Head coach Mike Tomlin acknowledged that the Steelers trading Melvin Ingram to Kansas City mid-season has greatly helped the Chiefs defense, ahead of the matchup between the clubs on Saturday, but added that what the trade would or would not do for Kansas City was not the Steelers’ primary motivating factor in moving on from Ingram.
The Steelers traded Ingram to Kansas City for a sixth-round draft pick leading up to the NFL trade deadline on Nov. 2.
The trade came after Ingram expressed his displeasure with what he perceived as a lack of playing time. That, according to Tomlin, was the Steelers’ primary factor in moving on from Ingram, and the fact that the Steelers will have to face him this Sunday was a non-factor.
“We didn’t weigh their circumstances, no,” he said Tuesday. “We weighed our circumstances. Not only the tangible element of our circumstances, but the intangible quality that makes up team. Like I mentioned when we moved him, we had the ability to get value for him, and so that was entertaining and interesting to us.
“But also, to be quite honest with you and blunt, Melvin no longer wanted to be here. And for us, we prefer volunteers as opposed to hostages and we believe that’s a formula that really allows us to come together in ways that you can’t measure. … That’s more of a function of us and the things that we value and less of a function of Kansas City, the things that they needed or the prospects of playing them later in the season.”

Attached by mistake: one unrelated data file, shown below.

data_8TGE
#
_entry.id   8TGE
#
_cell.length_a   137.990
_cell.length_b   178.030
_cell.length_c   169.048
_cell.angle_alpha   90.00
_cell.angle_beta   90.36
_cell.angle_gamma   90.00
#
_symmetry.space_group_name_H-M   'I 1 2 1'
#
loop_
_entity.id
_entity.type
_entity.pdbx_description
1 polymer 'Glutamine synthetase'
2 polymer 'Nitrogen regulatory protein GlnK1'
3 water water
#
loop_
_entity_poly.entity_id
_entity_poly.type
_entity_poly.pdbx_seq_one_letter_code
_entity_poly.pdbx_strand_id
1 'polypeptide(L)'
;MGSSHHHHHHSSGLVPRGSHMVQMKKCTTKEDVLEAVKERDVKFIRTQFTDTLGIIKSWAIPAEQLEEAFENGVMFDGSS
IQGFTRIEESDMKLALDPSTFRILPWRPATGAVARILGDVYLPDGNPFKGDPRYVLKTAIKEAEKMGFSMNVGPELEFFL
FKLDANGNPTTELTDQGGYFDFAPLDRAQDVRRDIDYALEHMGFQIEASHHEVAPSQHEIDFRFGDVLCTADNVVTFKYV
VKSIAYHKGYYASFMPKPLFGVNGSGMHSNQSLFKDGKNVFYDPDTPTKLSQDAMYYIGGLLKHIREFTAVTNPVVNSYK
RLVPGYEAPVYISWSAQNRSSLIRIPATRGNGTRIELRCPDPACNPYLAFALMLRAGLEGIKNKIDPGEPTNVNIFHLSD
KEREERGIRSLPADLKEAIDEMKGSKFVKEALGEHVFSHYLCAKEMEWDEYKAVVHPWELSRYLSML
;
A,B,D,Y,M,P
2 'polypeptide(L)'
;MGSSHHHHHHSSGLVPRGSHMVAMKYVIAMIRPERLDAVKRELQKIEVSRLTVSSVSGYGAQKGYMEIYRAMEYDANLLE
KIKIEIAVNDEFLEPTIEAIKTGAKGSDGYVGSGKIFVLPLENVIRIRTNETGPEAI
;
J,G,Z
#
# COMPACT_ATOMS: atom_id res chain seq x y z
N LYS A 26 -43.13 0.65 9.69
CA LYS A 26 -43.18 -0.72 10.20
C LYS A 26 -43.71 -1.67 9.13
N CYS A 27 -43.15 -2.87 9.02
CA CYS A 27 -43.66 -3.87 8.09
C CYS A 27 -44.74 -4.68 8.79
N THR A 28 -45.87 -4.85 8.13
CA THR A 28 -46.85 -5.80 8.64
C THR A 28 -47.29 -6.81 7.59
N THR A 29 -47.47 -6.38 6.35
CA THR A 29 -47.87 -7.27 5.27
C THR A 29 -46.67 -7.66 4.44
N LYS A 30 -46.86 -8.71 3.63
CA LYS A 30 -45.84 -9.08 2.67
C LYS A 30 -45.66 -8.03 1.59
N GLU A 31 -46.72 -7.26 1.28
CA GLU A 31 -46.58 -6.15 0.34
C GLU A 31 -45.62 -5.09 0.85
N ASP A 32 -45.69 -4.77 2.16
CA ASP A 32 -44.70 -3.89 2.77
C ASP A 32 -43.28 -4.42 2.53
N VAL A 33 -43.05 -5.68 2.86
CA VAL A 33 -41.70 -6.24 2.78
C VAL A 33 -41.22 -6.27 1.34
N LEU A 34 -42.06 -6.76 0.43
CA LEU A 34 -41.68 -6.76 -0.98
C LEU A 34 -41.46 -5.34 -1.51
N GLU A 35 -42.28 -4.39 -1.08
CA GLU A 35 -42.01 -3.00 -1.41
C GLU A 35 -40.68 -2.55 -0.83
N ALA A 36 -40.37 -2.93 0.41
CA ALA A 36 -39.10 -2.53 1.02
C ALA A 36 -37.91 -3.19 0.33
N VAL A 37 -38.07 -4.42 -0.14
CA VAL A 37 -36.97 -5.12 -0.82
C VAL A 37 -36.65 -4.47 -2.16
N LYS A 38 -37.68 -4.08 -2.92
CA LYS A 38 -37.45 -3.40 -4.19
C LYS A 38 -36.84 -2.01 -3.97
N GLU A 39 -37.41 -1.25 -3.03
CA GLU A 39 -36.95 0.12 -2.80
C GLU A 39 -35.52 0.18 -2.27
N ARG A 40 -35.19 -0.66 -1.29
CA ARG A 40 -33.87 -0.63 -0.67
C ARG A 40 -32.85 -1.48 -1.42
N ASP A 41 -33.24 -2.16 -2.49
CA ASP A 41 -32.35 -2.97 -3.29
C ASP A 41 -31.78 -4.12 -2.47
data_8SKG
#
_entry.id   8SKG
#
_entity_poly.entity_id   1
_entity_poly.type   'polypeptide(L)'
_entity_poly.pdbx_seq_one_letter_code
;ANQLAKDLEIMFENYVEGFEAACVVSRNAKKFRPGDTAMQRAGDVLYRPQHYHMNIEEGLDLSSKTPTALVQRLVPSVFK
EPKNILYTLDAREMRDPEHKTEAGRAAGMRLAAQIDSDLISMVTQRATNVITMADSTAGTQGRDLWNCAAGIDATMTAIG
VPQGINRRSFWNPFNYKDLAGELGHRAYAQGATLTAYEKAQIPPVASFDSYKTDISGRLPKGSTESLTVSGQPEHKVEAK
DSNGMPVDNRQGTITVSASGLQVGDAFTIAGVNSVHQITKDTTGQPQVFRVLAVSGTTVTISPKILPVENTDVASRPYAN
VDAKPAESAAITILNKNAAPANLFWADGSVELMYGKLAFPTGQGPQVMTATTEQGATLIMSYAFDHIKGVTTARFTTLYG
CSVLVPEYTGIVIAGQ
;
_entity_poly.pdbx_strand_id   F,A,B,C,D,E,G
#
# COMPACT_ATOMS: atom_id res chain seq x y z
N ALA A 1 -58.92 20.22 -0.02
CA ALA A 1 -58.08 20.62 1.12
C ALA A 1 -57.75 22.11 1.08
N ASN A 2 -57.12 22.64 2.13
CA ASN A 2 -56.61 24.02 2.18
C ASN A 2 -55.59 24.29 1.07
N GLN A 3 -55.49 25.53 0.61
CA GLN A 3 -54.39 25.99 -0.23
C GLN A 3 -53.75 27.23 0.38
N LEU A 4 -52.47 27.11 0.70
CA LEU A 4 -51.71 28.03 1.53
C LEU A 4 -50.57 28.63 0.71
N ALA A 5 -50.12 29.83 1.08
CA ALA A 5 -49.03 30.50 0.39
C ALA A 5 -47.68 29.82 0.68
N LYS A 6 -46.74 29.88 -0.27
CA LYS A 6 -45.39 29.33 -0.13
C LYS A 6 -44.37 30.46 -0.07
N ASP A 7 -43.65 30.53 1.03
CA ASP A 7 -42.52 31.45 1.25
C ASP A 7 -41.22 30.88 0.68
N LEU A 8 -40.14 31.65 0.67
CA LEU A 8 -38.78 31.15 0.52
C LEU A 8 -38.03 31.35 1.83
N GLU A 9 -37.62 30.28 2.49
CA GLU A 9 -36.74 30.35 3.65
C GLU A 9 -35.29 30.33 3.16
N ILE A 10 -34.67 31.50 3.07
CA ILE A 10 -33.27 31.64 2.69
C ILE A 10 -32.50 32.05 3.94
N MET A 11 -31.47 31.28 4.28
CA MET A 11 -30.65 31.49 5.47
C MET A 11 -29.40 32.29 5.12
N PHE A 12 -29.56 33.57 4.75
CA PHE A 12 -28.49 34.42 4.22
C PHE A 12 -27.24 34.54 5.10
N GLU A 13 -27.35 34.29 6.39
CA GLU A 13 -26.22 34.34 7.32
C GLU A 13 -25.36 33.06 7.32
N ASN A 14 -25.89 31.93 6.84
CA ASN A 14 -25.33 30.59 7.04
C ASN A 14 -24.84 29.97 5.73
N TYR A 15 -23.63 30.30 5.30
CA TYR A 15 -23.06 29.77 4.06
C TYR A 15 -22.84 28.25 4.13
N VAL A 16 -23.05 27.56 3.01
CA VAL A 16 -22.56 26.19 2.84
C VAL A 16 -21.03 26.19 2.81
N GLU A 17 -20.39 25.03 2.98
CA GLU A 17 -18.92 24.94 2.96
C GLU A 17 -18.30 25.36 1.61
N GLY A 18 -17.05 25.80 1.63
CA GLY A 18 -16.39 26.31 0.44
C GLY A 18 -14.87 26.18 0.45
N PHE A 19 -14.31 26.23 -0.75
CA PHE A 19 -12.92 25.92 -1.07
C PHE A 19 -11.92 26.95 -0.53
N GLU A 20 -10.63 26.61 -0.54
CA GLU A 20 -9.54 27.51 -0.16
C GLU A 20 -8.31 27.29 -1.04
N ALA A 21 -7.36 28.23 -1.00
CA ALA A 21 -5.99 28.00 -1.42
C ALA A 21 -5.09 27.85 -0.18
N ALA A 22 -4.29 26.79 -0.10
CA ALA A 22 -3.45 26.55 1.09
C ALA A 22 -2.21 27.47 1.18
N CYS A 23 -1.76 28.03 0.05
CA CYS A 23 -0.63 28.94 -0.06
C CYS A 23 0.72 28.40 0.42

But the addition of Ingram has certainly helped the Chiefs, especially in letting Chris Jones play exclusively on the inside. Kansas City hasn’t lost since acquiring Ingram, who is still playing a rotational role. The KC defense has held five of its last six opponents to 14 points or fewer.
“They were lacking in some edge depth early in the season,” Tomlin explained. “[Jones] played outside. Was a dominant force outside. Has been a dominant force inside. I think one of the things that’s allowed them to get some traction from a defensive perspective is in recent months, they’ve been able to play him almost exclusively inside and you feel his dominance and presence, not only as a pass rusher, producing sacks, but with his ability to disrupt the overall offensive game, play the run, bat passes. He’s a catalyst. …
“They weren’t solid on the edge early in the year. Obviously, they didn’t have Melvin Ingram. … They were playing with younger, inexperienced guys and some backups. That component of the game has gotten solid.”
Meanwhile, the Steelers’ defense has backslid without Ingram. Their rushing yards per carry against has increased from 4.2 with Ingram to 5.5 yards per carry, and their continued inability to stop the run has been a significant issue down the stretch of the season.
Ingram would have also likely seen extensive playing time had he stayed in Pittsburgh, with both T.J. Watt and Alex Highsmith missing time with injuries.